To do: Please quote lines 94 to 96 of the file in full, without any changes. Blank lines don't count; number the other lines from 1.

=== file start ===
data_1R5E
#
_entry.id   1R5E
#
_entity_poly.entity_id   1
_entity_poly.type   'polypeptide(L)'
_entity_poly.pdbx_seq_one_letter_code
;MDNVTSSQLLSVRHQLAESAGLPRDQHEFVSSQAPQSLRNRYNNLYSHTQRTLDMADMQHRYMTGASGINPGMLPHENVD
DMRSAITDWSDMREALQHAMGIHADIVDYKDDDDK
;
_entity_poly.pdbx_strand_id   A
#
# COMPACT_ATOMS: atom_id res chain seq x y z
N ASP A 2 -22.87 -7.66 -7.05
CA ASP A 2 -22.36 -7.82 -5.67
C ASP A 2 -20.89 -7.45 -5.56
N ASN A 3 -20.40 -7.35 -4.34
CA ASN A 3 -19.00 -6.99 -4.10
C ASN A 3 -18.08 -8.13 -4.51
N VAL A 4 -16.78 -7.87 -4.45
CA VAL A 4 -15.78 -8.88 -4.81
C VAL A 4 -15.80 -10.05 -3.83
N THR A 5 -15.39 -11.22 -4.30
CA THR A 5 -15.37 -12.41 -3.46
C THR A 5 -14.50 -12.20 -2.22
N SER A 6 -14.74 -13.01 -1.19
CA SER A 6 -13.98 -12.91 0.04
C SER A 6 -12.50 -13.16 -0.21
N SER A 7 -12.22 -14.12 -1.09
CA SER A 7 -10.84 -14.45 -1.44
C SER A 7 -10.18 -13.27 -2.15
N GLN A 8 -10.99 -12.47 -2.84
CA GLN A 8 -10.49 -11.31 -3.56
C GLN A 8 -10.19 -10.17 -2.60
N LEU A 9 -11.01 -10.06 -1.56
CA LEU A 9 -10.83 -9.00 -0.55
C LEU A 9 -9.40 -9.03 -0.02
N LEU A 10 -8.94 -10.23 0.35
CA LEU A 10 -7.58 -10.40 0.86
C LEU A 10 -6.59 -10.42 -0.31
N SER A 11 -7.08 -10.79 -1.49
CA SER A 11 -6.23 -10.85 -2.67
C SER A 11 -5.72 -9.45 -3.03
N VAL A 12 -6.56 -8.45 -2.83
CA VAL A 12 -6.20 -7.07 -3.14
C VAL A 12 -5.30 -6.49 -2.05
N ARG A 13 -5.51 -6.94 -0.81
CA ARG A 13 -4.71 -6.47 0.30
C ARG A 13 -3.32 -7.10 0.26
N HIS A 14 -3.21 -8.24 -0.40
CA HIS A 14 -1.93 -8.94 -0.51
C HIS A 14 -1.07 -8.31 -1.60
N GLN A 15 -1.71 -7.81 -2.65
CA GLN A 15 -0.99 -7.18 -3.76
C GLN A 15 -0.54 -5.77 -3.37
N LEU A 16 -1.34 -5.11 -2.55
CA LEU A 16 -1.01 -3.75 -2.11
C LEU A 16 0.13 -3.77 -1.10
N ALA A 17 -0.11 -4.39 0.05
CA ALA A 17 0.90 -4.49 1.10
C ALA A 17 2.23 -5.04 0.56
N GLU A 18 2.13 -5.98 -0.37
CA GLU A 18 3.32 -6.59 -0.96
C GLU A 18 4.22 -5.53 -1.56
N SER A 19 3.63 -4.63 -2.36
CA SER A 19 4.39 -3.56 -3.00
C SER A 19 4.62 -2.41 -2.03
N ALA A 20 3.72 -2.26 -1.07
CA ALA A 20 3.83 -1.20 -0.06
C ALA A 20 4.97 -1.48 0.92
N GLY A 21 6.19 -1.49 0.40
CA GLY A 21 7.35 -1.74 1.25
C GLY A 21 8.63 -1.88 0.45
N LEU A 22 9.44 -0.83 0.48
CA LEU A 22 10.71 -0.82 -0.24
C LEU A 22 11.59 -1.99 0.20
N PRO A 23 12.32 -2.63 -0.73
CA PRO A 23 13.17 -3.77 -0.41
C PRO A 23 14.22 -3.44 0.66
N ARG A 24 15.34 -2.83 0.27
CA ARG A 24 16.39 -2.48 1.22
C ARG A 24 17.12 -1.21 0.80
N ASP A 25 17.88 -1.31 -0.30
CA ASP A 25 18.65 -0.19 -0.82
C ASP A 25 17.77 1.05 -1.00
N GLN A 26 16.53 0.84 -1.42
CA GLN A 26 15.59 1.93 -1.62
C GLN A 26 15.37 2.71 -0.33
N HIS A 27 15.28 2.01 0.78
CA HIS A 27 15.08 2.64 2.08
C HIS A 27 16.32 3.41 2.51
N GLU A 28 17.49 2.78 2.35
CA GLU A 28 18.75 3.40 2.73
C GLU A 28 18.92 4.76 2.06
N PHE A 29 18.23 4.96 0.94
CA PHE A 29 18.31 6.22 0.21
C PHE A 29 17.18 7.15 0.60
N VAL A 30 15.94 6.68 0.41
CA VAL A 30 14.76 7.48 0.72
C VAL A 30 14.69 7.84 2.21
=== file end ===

C GLU A 28 18.92 4.76 2.06
N PHE A 29 18.23 4.96 0.94
CA PHE A 29 18.31 6.22 0.21